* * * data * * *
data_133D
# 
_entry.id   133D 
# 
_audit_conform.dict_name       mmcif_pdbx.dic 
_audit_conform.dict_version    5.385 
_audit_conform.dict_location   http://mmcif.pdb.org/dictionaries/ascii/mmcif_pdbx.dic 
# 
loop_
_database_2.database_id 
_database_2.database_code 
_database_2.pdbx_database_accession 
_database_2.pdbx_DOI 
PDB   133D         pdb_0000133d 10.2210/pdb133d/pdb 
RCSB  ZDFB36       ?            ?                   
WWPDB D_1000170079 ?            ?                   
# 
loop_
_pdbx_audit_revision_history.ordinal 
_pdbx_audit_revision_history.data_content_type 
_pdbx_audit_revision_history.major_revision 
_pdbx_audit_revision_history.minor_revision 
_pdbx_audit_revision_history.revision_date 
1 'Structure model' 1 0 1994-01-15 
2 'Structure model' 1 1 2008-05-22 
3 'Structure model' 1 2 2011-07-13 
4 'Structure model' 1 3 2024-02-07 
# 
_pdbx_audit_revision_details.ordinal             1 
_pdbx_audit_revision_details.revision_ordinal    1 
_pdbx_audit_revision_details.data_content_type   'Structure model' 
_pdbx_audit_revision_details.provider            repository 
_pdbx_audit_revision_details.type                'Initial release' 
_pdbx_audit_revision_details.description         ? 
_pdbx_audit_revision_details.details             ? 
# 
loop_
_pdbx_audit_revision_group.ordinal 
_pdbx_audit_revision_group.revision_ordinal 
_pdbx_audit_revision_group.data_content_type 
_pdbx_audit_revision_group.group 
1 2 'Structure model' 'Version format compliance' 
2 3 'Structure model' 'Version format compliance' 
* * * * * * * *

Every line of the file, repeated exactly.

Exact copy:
data_133D
# 
_entry.id   133D 
# 
_audit_conform.dict_name       mmcif_pdbx.dic 
_audit_conform.dict_version    5.385 
_audit_conform.dict_location   http://mmcif.pdb.org/dictionaries/ascii/mmcif_pdbx.dic 
# 
loop_
_database_2.database_id 
_database_2.database_code 
_database_2.pdbx_database_accession 
_database_2.pdbx_DOI 
PDB   133D         pdb_0000133d 10.2210/pdb133d/pdb 
RCSB  ZDFB36       ?            ?                   
WWPDB D_1000170079 ?            ?                   
# 
loop_
_pdbx_audit_revision_history.ordinal 
_pdbx_audit_revision_history.data_content_type 
_pdbx_audit_revision_history.major_revision 
_pdbx_audit_revision_history.minor_revision 
_pdbx_audit_revision_history.revision_date 
1 'Structure model' 1 0 1994-01-15 
2 'Structure model' 1 1 2008-05-22 
3 'Structure model' 1 2 2011-07-13 
4 'Structure model' 1 3 2024-02-07 
# 
_pdbx_audit_revision_details.ordinal             1 
_pdbx_audit_revision_details.revision_ordinal    1 
_pdbx_audit_revision_details.data_content_type   'Structure model' 
_pdbx_audit_revision_details.provider            repository 
_pdbx_audit_revision_details.type                'Initial release' 
_pdbx_audit_revision_details.description         ? 
_pdbx_audit_revision_details.details             ? 
# 
loop_
_pdbx_audit_revision_group.ordinal 
_pdbx_audit_revision_group.revision_ordinal 
_pdbx_audit_revision_group.data_content_type 
_pdbx_audit_revision_group.group 
1 2 'Structure model' 'Version format compliance' 
2 3 'Structure model' 'Version format compliance' 